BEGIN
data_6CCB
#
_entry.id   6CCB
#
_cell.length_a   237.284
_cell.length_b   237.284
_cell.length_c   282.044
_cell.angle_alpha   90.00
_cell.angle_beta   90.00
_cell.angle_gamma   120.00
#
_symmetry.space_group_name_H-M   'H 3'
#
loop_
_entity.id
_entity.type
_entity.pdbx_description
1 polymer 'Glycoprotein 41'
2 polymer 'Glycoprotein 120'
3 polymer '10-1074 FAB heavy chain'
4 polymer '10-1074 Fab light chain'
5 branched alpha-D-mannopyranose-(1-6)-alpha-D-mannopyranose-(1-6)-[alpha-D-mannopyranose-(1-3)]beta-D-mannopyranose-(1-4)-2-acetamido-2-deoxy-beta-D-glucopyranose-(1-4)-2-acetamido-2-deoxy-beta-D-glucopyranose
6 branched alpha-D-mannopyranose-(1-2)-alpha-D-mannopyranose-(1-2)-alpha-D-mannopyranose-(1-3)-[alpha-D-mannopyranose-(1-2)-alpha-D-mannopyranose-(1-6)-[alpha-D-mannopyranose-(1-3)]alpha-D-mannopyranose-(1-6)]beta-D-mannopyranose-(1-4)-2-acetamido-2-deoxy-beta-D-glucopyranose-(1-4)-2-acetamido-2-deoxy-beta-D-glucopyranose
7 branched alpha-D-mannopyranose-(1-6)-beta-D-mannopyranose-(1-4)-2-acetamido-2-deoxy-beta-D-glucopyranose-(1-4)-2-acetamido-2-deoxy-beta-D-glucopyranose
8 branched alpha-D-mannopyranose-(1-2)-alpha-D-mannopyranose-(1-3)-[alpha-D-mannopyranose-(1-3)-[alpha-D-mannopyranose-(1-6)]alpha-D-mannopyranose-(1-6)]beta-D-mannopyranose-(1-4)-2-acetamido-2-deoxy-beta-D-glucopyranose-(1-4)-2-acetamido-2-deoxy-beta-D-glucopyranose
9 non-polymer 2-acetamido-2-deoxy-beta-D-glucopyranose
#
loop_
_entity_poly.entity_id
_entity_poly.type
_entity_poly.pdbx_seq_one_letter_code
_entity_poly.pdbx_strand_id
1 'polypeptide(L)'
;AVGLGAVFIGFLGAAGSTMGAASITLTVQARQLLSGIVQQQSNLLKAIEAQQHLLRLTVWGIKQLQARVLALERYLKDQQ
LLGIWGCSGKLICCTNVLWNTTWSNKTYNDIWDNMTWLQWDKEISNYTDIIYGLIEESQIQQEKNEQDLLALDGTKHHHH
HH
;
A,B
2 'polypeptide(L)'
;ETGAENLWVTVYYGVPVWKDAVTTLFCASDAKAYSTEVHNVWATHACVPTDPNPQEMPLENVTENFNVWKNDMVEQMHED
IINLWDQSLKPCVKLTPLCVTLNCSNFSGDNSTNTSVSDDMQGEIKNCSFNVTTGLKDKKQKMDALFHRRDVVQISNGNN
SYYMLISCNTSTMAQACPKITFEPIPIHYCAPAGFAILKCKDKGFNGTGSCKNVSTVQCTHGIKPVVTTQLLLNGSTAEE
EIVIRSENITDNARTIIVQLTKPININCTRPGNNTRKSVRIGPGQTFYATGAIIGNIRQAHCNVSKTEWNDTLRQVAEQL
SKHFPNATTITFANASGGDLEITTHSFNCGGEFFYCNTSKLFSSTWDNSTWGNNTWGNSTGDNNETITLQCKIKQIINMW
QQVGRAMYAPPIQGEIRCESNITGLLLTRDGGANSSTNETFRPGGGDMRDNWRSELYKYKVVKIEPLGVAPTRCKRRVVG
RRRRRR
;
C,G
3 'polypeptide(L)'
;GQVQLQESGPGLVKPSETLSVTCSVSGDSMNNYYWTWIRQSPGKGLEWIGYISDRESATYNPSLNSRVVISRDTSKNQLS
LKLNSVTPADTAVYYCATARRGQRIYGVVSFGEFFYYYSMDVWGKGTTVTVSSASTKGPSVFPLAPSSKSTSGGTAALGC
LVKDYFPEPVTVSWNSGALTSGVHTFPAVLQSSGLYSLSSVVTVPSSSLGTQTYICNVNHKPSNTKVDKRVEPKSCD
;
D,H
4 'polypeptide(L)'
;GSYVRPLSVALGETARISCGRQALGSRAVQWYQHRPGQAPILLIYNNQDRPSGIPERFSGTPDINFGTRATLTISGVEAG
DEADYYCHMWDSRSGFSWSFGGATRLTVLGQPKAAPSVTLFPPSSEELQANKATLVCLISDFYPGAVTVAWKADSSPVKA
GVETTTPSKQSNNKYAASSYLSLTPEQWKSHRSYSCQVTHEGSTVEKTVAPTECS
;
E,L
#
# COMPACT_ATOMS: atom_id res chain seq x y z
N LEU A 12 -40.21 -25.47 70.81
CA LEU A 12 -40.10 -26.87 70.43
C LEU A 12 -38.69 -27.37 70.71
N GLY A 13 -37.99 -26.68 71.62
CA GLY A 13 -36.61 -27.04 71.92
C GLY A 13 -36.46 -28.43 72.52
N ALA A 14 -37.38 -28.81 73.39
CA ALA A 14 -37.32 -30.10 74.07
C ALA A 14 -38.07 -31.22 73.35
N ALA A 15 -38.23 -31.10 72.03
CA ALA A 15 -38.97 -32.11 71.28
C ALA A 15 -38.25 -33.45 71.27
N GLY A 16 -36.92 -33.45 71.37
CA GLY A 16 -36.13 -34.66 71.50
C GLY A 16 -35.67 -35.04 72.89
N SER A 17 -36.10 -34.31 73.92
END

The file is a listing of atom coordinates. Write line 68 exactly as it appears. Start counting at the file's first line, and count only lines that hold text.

C GLY A 13 -36.46 -28.43 72.52